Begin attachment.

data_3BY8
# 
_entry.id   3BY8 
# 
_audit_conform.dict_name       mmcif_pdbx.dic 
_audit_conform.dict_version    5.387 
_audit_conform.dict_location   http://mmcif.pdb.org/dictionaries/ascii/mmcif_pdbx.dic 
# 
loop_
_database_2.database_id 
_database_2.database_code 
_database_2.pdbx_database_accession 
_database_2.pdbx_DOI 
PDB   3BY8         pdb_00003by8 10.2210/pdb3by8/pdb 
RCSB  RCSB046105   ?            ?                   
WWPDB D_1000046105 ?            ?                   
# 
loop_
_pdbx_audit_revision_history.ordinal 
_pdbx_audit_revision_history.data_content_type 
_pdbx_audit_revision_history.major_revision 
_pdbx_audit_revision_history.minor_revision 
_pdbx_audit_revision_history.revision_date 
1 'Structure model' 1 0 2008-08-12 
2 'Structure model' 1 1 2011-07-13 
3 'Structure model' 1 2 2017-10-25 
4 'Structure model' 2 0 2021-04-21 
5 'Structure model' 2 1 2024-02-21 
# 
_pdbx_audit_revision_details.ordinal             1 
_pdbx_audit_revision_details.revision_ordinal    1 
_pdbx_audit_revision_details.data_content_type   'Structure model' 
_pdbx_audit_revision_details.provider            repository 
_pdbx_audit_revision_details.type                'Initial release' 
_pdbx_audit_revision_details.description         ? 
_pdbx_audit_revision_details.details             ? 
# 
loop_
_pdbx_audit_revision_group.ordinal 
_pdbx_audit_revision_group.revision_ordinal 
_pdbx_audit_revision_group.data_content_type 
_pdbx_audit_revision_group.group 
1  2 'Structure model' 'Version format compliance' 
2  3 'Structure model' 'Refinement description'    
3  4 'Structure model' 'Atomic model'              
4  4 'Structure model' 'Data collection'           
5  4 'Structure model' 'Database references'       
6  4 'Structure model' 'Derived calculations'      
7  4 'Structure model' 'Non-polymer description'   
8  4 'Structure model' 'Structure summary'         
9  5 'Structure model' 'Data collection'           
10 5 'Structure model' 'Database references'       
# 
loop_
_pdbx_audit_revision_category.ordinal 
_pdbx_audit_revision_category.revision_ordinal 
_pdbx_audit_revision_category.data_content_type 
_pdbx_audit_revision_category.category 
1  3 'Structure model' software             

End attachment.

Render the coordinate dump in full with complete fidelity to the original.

data_3BY8
# 
_entry.id   3BY8 
# 
_audit_conform.dict_name       mmcif_pdbx.dic 
_audit_conform.dict_version    5.387 
_audit_conform.dict_location   http://mmcif.pdb.org/dictionaries/ascii/mmcif_pdbx.dic 
# 
loop_
_database_2.database_id 
_database_2.database_code 
_database_2.pdbx_database_accession 
_database_2.pdbx_DOI 
PDB   3BY8         pdb_00003by8 10.2210/pdb3by8/pdb 
RCSB  RCSB046105   ?            ?                   
WWPDB D_1000046105 ?            ?                   
# 
loop_
_pdbx_audit_revision_history.ordinal 
_pdbx_audit_revision_history.data_content_type 
_pdbx_audit_revision_history.major_revision 
_pdbx_audit_revision_history.minor_revision 
_pdbx_audit_revision_history.revision_date 
1 'Structure model' 1 0 2008-08-12 
2 'Structure model' 1 1 2011-07-13 
3 'Structure model' 1 2 2017-10-25 
4 'Structure model' 2 0 2021-04-21 
5 'Structure model' 2 1 2024-02-21 
# 
_pdbx_audit_revision_details.ordinal             1 
_pdbx_audit_revision_details.revision_ordinal    1 
_pdbx_audit_revision_details.data_content_type   'Structure model' 
_pdbx_audit_revision_details.provider            repository 
_pdbx_audit_revision_details.type                'Initial release' 
_pdbx_audit_revision_details.description         ? 
_pdbx_audit_revision_details.details             ? 
# 
loop_
_pdbx_audit_revision_group.ordinal 
_pdbx_audit_revision_group.revision_ordinal 
_pdbx_audit_revision_group.data_content_type 
_pdbx_audit_revision_group.group 
1  2 'Structure model' 'Version format compliance' 
2  3 'Structure model' 'Refinement description'    
3  4 'Structure model' 'Atomic model'              
4  4 'Structure model' 'Data collection'           
5  4 'Structure model' 'Database references'       
6  4 'Structure model' 'Derived calculations'      
7  4 'Structure model' 'Non-polymer description'   
8  4 'Structure model' 'Structure summary'         
9  5 'Structure model' 'Data collection'           
10 5 'Structure model' 'Database references'       
# 
loop_
_pdbx_audit_revision_category.ordinal 
_pdbx_audit_revision_category.revision_ordinal 
_pdbx_audit_revision_category.data_content_type 
_pdbx_audit_revision_category.category 
1  3 'Structure model' software             